170,000 Kentucky Ex-Felons Just Gained the Right to Vote A victory for democracy thanks to an exective order.
60,000 People Gather in Melbourne for Climate Change Demonstration They want their represtnatives to take action, ahead of the COP21 meeting in Paris next week.
A’s Player Sean Doolittle Invites 17 Syrian Refugee Families for Thanksgiving Meal They launched a campaign to help settle refugees in the Chicago area.
Minneapolis Protesters Gather for a Meaningful Thanksgiving Celebration A “Blacksgiving” to celebrate demonstrators and their allies.
Meet the Woman Who Knits Tiny Sweaters to Keep Rehabilitated Chickens Warm Nicola Congdon is making sure her fine feathered friends don’t freeze this winter.
This Smart Sprinkler Saves Water by Checking the Weather It could cut your water bill in half.
Update: On Dec. 15, 2011, U.S. forces officially ended the war in Iraq, but not before killing 4,500 American troops, 60,000 Iraqis, and bringing the total cost up to $1 trillion. As you page through these slides, imagine that we had an extra $220 billion at our disposal.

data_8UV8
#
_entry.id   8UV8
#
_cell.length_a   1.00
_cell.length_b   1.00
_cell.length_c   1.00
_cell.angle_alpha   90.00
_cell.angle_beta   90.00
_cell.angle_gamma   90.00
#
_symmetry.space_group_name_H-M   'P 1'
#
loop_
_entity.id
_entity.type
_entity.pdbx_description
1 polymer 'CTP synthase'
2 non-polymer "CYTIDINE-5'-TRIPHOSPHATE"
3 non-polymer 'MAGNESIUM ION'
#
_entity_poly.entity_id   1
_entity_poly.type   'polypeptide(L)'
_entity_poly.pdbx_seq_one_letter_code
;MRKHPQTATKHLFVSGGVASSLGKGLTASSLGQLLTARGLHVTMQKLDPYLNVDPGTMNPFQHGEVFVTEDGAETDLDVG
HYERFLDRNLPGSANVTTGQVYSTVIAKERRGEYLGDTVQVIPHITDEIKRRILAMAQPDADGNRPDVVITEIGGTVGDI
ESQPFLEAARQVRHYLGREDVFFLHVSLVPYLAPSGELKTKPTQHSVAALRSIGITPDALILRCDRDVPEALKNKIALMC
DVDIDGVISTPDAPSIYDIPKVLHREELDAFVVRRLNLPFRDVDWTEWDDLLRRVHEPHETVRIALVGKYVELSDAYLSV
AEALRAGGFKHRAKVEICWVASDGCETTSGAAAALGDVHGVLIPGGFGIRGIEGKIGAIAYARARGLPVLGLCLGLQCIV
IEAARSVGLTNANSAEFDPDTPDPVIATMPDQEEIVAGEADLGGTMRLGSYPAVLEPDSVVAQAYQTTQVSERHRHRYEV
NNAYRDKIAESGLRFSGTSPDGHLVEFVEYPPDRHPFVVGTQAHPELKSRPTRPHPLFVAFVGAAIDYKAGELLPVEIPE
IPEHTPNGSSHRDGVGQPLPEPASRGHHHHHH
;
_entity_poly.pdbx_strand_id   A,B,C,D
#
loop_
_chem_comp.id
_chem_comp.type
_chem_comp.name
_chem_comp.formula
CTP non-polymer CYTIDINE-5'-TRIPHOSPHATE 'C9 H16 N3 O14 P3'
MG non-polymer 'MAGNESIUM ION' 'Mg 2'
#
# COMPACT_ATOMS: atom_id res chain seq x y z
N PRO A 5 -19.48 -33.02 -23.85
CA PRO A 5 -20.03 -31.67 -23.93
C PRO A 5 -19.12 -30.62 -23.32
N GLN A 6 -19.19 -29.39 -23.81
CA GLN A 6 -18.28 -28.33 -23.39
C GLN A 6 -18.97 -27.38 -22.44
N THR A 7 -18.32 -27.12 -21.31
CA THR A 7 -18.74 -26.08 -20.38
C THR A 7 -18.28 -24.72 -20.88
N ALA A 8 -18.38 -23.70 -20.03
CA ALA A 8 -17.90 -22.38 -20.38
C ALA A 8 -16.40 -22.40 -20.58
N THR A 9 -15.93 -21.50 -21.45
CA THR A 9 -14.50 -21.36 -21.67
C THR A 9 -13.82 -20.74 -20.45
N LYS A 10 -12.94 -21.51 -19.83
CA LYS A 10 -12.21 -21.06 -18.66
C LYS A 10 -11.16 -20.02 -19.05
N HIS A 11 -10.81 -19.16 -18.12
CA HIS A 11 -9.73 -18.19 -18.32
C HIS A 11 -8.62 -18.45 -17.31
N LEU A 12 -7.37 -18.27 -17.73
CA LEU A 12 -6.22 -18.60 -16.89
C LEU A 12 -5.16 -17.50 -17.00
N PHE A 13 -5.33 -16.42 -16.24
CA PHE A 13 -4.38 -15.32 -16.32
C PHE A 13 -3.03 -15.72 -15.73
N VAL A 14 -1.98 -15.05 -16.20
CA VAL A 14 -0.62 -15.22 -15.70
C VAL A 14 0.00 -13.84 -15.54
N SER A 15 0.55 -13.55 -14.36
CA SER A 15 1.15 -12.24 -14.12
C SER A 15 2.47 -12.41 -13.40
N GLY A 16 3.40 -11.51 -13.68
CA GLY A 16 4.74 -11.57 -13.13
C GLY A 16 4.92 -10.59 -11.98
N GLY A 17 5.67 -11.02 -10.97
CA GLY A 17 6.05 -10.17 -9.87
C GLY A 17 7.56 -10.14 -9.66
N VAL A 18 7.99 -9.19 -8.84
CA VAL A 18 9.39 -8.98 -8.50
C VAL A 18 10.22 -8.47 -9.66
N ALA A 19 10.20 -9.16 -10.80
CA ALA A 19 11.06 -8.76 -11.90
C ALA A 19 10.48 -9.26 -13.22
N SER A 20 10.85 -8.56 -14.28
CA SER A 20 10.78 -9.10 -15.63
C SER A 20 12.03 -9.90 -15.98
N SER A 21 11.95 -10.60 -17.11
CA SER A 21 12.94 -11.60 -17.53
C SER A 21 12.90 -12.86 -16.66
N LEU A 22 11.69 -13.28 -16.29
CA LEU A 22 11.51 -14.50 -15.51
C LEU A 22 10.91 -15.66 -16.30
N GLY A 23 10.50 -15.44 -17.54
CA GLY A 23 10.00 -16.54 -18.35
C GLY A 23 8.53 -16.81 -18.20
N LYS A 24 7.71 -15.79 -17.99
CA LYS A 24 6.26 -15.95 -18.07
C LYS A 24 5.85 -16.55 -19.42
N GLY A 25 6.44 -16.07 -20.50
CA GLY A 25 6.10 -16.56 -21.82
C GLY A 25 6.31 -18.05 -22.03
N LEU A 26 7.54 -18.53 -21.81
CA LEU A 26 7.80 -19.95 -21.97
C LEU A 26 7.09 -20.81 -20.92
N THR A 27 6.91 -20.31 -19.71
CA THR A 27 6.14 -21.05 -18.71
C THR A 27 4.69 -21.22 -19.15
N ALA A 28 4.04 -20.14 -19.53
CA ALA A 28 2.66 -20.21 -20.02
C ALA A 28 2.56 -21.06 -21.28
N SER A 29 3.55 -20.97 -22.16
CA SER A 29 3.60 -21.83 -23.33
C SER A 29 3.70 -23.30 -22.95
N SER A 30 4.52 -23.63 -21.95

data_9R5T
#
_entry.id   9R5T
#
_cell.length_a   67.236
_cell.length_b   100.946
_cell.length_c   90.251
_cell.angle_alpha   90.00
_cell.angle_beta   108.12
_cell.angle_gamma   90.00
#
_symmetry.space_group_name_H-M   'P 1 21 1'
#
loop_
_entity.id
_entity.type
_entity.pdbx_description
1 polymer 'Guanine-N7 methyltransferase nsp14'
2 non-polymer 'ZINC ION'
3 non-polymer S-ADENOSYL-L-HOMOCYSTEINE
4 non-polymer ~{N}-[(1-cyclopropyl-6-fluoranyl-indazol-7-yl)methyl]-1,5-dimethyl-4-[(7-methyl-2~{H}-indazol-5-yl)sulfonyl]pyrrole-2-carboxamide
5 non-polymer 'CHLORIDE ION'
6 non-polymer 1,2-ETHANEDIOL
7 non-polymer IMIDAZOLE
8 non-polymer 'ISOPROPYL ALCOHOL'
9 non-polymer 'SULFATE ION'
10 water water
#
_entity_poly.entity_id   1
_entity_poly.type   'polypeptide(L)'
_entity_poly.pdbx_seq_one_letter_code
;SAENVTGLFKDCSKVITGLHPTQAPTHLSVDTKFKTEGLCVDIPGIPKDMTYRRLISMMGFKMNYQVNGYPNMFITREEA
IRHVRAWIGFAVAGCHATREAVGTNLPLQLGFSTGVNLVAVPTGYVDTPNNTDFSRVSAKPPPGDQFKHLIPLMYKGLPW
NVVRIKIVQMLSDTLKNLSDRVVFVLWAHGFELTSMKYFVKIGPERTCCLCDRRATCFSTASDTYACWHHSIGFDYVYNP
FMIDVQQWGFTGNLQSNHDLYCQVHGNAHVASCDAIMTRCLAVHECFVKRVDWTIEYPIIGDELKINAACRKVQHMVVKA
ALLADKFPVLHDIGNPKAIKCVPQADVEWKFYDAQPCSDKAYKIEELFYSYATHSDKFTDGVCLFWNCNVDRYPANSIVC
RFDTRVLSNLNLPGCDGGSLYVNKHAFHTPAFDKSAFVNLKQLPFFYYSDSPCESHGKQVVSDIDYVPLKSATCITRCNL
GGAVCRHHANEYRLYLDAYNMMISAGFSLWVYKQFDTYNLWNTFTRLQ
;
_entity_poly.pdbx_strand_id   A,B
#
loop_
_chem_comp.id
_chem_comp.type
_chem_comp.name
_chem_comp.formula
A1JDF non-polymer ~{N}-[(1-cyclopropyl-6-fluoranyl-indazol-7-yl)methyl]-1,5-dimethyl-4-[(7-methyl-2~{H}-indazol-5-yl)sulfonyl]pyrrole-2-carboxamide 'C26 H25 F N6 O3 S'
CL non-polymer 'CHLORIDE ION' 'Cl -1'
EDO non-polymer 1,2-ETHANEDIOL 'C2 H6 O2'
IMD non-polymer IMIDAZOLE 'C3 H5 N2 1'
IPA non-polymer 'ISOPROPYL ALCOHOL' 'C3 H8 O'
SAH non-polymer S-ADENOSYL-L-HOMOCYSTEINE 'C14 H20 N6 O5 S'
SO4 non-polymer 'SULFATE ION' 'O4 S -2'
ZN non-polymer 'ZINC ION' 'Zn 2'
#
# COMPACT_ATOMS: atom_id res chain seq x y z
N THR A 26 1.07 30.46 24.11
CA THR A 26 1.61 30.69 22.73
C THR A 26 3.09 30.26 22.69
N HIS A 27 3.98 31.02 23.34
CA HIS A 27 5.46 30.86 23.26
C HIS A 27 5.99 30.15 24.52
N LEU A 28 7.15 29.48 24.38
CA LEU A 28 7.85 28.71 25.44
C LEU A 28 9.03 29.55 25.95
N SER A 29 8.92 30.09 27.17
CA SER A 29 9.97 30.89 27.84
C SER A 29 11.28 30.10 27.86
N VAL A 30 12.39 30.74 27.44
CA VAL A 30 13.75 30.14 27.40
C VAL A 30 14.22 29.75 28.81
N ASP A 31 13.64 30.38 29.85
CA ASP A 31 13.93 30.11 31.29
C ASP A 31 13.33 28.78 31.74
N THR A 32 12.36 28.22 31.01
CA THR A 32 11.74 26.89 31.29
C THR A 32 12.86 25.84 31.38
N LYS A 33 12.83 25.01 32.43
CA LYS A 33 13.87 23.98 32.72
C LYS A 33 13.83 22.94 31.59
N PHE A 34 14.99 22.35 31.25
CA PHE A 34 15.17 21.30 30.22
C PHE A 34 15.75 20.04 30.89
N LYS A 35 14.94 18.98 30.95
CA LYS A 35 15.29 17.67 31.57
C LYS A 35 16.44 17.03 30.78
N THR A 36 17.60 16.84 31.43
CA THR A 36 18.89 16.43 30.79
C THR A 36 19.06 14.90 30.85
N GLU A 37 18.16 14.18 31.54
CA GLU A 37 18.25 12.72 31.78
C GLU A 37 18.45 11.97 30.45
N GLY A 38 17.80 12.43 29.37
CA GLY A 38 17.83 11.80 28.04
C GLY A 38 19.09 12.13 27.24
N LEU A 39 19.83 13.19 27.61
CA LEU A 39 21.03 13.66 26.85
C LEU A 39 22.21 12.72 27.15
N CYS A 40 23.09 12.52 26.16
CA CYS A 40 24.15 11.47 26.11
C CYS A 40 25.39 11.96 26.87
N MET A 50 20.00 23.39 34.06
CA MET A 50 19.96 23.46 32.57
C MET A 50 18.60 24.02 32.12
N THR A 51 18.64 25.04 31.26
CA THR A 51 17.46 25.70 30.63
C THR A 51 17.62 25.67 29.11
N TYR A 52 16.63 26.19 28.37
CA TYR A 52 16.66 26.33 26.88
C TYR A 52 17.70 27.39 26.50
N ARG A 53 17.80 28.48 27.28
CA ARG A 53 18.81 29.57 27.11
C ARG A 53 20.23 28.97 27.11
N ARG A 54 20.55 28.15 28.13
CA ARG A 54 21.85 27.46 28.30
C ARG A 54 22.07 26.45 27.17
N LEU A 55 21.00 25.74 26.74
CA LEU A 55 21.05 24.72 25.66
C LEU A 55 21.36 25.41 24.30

Today America has been involved in its war in Iraq for eight solid years. It's an engagement that has cost the country thousands of lives and more than $780 billion. Here are some other things we could have done with $780 billion.
We could have closed every single state’s FY2012 budget deficit—totaling nearly $112 billion—nearly seven times over. That means no protests in Wisconsin, no mass teacher firings, and no school closures.
We could have funded the Healthy School Meals Act pilot program, which offers healthful school lunches to America’s increasingly obese schoolchildren, 195,000 times over.
We could have opened 19,500 Oprah-style luxury boarding schools in Africa, providing an elite educational opportunity for nearly 3 million children.
We could have completely funded the war in Afghanistan thus far and still had $393 billion left over to put a bounty on Osama bin Laden’s head. That amount of money would be really hard to turn down.
We could have rescued all of the at-risk social-welfare programs on this chart and still had $740 billion left with which to mess around.
We could have given every kindergarten, elementary, middle, and secondary school teacher in America a $224,000 bonus. Many of them certainly deserve a little extra compensation.